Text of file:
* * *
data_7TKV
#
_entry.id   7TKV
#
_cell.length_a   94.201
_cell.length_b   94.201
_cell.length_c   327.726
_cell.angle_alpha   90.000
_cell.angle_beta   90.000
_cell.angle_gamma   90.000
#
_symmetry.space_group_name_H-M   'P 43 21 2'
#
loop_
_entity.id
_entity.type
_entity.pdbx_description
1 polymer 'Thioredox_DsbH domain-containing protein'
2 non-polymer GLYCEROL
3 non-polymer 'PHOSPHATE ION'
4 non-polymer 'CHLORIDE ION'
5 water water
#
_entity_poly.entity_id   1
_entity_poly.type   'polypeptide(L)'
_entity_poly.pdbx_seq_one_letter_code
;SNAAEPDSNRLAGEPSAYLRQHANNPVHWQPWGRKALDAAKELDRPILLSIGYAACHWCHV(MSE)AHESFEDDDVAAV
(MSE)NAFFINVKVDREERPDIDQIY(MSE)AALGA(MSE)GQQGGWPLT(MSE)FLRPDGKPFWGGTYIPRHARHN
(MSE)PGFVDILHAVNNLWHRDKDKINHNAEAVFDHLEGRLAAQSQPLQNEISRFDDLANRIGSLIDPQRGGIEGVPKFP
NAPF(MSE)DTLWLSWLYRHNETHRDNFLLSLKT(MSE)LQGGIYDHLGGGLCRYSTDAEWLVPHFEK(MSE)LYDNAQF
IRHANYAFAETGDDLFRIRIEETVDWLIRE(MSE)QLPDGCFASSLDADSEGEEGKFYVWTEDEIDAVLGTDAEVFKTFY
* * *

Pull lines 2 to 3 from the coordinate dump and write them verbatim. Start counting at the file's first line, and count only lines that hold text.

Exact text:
#
_entry.id   7TKV